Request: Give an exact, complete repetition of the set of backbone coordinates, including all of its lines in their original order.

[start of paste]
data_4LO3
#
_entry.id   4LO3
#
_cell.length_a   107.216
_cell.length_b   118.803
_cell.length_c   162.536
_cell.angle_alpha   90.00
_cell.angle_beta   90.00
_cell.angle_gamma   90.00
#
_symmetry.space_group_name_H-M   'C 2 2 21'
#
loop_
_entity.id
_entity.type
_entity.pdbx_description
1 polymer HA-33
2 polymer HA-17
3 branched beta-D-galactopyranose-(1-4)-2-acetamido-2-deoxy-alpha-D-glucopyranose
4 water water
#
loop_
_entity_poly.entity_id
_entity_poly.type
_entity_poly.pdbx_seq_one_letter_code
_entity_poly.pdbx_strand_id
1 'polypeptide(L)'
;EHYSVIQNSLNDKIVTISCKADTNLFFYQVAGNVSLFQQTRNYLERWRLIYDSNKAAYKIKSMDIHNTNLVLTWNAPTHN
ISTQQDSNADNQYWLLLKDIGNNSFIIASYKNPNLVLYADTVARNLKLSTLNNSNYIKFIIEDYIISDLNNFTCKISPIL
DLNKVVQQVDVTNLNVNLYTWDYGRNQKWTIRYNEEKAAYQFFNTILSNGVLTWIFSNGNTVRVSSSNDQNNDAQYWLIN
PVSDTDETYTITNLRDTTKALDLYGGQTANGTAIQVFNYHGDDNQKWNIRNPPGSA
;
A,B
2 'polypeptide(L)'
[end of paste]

data_4LO3
#
_entry.id   4LO3
#
_cell.length_a   107.216
_cell.length_b   118.803
_cell.length_c   162.536
_cell.angle_alpha   90.00
_cell.angle_beta   90.00
_cell.angle_gamma   90.00
#
_symmetry.space_group_name_H-M   'C 2 2 21'
#
loop_
_entity.id
_entity.type
_entity.pdbx_description
1 polymer HA-33
2 polymer HA-17
3 branched beta-D-galactopyranose-(1-4)-2-acetamido-2-deoxy-alpha-D-glucopyranose
4 water water
#
loop_
_entity_poly.entity_id
_entity_poly.type
_entity_poly.pdbx_seq_one_letter_code
_entity_poly.pdbx_strand_id
1 'polypeptide(L)'
;EHYSVIQNSLNDKIVTISCKADTNLFFYQVAGNVSLFQQTRNYLERWRLIYDSNKAAYKIKSMDIHNTNLVLTWNAPTHN
ISTQQDSNADNQYWLLLKDIGNNSFIIASYKNPNLVLYADTVARNLKLSTLNNSNYIKFIIEDYIISDLNNFTCKISPIL
DLNKVVQQVDVTNLNVNLYTWDYGRNQKWTIRYNEEKAAYQFFNTILSNGVLTWIFSNGNTVRVSSSNDQNNDAQYWLIN
PVSDTDETYTITNLRDTTKALDLYGGQTANGTAIQVFNYHGDDNQKWNIRNPPGSA
;
A,B
2 'polypeptide(L)'